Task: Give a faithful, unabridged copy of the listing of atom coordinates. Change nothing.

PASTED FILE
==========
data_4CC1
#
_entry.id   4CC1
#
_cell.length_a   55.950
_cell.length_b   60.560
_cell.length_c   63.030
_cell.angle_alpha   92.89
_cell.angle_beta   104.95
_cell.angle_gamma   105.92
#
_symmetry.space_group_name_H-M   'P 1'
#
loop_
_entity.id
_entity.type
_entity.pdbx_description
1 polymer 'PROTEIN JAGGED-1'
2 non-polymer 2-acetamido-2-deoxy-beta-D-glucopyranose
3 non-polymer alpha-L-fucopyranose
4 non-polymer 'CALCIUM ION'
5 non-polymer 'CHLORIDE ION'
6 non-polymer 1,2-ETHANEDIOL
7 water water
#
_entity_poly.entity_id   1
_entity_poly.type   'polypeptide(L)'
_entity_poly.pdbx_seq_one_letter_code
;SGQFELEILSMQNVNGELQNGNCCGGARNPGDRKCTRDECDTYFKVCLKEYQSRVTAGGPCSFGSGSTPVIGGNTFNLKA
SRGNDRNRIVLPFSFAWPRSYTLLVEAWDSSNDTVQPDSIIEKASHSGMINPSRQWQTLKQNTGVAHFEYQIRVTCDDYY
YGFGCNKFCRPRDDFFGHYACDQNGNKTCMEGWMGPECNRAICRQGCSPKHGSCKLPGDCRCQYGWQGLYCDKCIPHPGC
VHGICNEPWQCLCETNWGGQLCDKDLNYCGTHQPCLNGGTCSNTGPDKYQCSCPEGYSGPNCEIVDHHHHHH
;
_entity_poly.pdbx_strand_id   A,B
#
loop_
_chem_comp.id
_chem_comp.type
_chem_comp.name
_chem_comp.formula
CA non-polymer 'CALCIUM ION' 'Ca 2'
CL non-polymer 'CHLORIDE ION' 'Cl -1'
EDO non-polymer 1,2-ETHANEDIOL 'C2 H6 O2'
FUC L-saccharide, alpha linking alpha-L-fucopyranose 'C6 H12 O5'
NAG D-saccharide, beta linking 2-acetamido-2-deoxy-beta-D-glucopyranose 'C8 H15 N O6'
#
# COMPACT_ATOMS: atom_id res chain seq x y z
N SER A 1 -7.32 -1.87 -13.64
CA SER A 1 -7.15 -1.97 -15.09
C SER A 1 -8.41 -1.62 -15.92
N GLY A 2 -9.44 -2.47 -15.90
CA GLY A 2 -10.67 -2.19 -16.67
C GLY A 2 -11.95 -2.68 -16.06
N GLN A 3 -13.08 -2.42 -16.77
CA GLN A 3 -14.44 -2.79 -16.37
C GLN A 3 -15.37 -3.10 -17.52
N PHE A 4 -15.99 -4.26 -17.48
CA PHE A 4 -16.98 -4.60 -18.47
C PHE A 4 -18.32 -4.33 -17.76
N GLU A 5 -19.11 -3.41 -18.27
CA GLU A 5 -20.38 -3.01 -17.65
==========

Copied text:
data_4CC1
#
_entry.id   4CC1
#
_cell.length_a   55.950
_cell.length_b   60.560
_cell.length_c   63.030
_cell.angle_alpha   92.89
_cell.angle_beta   104.95
_cell.angle_gamma   105.92
#
_symmetry.space_group_name_H-M   'P 1'
#
loop_
_entity.id
_entity.type
_entity.pdbx_description
1 polymer 'PROTEIN JAGGED-1'
2 non-polymer 2-acetamido-2-deoxy-beta-D-glucopyranose
3 non-polymer alpha-L-fucopyranose
4 non-polymer 'CALCIUM ION'
5 non-polymer 'CHLORIDE ION'
6 non-polymer 1,2-ETHANEDIOL
7 water water
#
_entity_poly.entity_id   1
_entity_poly.type   'polypeptide(L)'
_entity_poly.pdbx_seq_one_letter_code
;SGQFELEILSMQNVNGELQNGNCCGGARNPGDRKCTRDECDTYFKVCLKEYQSRVTAGGPCSFGSGSTPVIGGNTFNLKA
SRGNDRNRIVLPFSFAWPRSYTLLVEAWDSSNDTVQPDSIIEKASHSGMINPSRQWQTLKQNTGVAHFEYQIRVTCDDYY
YGFGCNKFCRPRDDFFGHYACDQNGNKTCMEGWMGPECNRAICRQGCSPKHGSCKLPGDCRCQYGWQGLYCDKCIPHPGC
VHGICNEPWQCLCETNWGGQLCDKDLNYCGTHQPCLNGGTCSNTGPDKYQCSCPEGYSGPNCEIVDHHHHHH
;
_entity_poly.pdbx_strand_id   A,B
#
loop_
_chem_comp.id
_chem_comp.type
_chem_comp.name
_chem_comp.formula
CA non-polymer 'CALCIUM ION' 'Ca 2'
CL non-polymer 'CHLORIDE ION' 'Cl -1'
EDO non-polymer 1,2-ETHANEDIOL 'C2 H6 O2'
FUC L-saccharide, alpha linking alpha-L-fucopyranose 'C6 H12 O5'
NAG D-saccharide, beta linking 2-acetamido-2-deoxy-beta-D-glucopyranose 'C8 H15 N O6'
#
# COMPACT_ATOMS: atom_id res chain seq x y z
N SER A 1 -7.32 -1.87 -13.64
CA SER A 1 -7.15 -1.97 -15.09
C SER A 1 -8.41 -1.62 -15.92
N GLY A 2 -9.44 -2.47 -15.90
CA GLY A 2 -10.67 -2.19 -16.67
C GLY A 2 -11.95 -2.68 -16.06
N GLN A 3 -13.08 -2.42 -16.77
CA GLN A 3 -14.44 -2.79 -16.37
C GLN A 3 -15.37 -3.10 -17.52
N PHE A 4 -15.99 -4.26 -17.48
CA PHE A 4 -16.98 -4.60 -18.47
C PHE A 4 -18.32 -4.33 -17.76
N GLU A 5 -19.11 -3.41 -18.27
CA GLU A 5 -20.38 -3.01 -17.65